The songs are not so much integrated into Herbert Fields's lightweight book as flung at it, and many of the lines have been overtaken by advances in smut. But, since many wisecracks and all the digs at corruption defy age (the bootlegger gets in trouble only when he forgets to send champagne to the policemen's ball), Ian Marshall Fisher's production burbles merrily along.
The main attraction is the score by Cole Porter, who dips into the blues idiom for the casual-but-intense song of lovers meeting, "Where Have You Been?", with its foreshadowings of "Why Can't You Behave?" from Kiss Me, Kate. There are high-stepping numbers, such as "I'm Getting Myself Ready for You", a dieting song in which the girl nixes fatty foods to prepare for the moment she reveals all and the boy downs oysters for the same reason. Best of all is the coolly hypnotic "Love for Sale", offering a second-hand passion that's "only slightly soiled" in rhythms that anticipate the even greater "Night and Day" of two years later.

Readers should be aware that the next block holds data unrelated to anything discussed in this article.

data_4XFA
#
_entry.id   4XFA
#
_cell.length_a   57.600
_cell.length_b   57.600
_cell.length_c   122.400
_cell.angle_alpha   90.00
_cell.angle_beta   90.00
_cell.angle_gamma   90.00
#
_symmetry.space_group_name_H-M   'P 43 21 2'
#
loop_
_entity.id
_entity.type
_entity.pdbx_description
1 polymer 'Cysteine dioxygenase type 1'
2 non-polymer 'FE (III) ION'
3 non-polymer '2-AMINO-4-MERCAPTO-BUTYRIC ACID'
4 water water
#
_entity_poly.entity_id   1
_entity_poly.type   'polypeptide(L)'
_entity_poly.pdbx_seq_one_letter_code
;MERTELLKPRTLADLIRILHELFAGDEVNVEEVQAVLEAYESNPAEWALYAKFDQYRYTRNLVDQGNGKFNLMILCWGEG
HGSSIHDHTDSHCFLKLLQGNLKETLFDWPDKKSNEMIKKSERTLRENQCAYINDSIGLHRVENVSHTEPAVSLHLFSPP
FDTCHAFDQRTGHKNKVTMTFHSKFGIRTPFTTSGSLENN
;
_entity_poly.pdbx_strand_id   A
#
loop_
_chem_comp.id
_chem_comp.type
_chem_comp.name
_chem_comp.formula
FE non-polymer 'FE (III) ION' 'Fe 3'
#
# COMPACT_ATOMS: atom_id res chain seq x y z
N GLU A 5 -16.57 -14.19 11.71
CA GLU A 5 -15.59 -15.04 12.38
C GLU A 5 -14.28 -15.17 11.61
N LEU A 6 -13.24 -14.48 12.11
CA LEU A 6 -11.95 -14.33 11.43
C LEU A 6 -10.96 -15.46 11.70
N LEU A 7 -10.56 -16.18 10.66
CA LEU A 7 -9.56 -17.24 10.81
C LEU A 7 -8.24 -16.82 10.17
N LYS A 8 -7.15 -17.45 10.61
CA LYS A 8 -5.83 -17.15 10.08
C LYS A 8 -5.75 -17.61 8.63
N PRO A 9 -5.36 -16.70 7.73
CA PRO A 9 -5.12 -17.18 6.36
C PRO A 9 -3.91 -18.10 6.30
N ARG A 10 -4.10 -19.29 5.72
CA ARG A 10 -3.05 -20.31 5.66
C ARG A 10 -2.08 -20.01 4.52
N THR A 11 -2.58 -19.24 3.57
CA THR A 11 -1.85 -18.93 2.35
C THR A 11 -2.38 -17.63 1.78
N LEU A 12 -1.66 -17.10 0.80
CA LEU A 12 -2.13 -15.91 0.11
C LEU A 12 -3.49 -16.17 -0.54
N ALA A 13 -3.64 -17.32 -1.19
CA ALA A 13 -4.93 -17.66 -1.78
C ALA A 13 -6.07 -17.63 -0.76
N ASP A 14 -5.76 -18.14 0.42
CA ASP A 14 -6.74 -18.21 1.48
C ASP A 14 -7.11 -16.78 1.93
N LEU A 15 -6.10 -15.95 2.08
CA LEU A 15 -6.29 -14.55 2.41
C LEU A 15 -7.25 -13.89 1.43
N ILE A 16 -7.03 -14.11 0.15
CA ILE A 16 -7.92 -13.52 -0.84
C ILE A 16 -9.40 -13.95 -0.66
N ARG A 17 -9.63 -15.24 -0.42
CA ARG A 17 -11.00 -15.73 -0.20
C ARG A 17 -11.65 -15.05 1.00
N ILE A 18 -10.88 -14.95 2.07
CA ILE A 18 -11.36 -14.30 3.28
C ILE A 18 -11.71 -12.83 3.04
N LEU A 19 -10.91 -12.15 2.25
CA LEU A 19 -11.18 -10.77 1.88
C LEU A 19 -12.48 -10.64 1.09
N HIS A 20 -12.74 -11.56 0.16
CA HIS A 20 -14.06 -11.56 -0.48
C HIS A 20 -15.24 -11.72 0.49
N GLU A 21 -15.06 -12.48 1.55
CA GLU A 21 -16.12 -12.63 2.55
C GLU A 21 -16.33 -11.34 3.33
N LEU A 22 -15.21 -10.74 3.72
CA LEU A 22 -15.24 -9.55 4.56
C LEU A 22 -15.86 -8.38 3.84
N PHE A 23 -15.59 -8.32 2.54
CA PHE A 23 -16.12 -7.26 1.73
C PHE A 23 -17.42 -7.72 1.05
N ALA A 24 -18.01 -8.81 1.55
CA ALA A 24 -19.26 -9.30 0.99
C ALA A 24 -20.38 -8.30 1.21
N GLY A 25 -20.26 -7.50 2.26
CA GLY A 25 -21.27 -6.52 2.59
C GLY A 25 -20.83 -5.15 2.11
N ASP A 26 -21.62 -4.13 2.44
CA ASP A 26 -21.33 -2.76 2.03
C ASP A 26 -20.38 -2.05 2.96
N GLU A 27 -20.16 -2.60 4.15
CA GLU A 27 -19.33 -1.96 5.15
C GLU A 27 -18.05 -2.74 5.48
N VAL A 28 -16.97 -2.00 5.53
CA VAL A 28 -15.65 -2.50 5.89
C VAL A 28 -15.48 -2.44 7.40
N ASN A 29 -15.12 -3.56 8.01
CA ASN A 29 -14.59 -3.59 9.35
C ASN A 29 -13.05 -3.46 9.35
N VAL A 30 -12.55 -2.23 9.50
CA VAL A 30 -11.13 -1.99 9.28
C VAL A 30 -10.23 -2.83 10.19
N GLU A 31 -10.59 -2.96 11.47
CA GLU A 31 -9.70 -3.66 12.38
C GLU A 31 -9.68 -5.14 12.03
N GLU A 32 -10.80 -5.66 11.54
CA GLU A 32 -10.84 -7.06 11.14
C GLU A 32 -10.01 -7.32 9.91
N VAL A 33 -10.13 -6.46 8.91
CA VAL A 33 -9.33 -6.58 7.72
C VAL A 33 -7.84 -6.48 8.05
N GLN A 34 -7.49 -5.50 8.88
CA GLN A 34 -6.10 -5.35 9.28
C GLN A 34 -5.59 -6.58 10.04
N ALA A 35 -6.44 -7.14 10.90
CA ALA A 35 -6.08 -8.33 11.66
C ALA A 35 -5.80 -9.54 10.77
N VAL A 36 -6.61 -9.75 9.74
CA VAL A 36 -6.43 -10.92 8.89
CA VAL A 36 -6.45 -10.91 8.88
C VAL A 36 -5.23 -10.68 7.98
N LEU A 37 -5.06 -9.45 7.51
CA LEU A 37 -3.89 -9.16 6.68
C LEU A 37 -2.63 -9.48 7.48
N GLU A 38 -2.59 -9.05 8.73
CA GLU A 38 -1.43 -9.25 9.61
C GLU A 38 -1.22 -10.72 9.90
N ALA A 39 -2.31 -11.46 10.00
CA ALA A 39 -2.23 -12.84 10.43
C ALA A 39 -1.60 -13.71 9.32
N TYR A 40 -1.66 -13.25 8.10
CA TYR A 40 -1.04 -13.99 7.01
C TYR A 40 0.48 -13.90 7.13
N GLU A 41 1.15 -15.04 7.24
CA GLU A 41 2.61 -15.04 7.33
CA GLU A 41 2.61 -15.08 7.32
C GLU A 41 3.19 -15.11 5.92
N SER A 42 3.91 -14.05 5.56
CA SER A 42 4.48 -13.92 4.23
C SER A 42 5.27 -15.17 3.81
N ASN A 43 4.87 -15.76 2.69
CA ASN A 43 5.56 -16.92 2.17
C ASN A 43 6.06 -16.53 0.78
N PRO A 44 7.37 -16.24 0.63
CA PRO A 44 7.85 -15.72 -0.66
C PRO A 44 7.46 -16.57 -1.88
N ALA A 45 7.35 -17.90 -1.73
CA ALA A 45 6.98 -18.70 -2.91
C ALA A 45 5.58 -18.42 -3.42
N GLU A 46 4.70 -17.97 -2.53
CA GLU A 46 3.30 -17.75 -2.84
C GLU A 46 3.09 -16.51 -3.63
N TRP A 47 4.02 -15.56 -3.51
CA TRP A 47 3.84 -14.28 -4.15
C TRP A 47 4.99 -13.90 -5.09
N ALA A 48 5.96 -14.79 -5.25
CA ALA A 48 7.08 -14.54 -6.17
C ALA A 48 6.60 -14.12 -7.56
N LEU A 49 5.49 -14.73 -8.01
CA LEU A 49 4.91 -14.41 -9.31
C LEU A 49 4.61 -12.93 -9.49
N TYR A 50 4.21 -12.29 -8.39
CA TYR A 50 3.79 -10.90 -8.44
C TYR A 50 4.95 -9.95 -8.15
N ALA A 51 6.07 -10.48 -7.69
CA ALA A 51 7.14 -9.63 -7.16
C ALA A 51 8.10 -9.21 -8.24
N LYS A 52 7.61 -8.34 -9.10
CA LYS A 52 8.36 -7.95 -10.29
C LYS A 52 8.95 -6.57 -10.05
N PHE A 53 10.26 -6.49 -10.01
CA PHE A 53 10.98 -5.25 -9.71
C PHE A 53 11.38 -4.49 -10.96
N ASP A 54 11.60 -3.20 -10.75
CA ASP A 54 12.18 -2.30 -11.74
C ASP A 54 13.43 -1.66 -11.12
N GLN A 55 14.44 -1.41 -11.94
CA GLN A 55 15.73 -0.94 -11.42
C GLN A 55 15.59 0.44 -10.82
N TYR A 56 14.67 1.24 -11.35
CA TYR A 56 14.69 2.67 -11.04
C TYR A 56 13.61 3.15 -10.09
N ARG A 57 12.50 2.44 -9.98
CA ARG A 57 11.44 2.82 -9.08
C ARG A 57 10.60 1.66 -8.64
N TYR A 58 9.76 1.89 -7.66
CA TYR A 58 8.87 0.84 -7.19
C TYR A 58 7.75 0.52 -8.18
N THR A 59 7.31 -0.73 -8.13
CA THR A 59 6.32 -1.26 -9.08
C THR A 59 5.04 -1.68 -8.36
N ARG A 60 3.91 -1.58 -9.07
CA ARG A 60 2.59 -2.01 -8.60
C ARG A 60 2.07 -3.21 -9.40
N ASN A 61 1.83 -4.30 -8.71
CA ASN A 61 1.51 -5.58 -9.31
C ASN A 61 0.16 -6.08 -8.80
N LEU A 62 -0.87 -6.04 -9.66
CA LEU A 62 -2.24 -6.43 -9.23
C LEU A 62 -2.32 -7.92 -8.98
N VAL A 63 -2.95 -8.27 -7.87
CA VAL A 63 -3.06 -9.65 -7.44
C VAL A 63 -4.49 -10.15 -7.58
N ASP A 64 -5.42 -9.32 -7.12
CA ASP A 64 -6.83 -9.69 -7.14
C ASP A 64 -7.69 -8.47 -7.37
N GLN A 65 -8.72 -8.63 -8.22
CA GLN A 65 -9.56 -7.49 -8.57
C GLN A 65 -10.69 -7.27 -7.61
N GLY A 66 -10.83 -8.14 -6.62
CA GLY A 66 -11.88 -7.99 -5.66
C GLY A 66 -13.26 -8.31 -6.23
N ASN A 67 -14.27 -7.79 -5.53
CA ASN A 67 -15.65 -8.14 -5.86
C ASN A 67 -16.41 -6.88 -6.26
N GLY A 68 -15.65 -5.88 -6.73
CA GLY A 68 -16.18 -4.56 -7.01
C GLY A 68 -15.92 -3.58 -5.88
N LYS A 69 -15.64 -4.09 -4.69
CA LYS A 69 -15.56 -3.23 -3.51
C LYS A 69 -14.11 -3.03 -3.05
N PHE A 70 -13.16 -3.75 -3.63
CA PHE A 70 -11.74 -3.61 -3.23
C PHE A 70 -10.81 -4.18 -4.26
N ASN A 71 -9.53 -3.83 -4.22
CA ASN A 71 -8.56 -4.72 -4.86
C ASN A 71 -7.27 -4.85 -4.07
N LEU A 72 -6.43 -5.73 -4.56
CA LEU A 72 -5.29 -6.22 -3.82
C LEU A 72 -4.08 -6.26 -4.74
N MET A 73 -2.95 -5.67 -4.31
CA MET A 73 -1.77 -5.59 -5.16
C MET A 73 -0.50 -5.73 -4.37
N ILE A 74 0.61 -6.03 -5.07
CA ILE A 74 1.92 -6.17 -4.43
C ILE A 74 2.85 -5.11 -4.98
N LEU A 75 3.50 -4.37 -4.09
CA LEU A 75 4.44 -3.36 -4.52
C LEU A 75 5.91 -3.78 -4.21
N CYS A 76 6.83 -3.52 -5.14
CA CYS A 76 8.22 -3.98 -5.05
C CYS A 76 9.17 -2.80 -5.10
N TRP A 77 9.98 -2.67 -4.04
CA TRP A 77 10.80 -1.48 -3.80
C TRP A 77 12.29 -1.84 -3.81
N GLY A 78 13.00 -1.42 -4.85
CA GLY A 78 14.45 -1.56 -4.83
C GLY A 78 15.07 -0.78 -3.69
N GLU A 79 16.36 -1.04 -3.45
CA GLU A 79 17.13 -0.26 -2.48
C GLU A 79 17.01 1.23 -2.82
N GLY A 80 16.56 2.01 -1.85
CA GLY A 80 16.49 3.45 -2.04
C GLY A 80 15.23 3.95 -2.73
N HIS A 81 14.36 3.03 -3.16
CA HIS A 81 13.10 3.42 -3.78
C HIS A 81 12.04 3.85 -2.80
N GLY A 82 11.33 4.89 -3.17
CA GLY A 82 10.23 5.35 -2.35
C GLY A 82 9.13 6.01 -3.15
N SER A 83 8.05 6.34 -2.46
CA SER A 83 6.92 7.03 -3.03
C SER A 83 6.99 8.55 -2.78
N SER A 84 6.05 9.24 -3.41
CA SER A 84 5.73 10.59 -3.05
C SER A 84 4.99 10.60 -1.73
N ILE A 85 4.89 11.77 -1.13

Anna Francolini is delightfully droll as the debutante, though her manner is more slummy than slumming. And Dawn Spence's nightclub singer limply displays her songs rather than selling them. But Craige Els is utterly charming as the suave bootlegger and Michael Roberts surprisingly successful at impersonating the original comic, Jimmy Durante, that sublime faun from Brooklyn. And Sandra Marvin provides a welcome ballast of earthiness with her contradict-me-if-you-dare rendition of "I Happen to Like New York" and her no-nonsense gold-digging. "Don't put us in a draft," she orders a maitre d' when out with her rich and ancient beau. "He's gotta last till I get him home."
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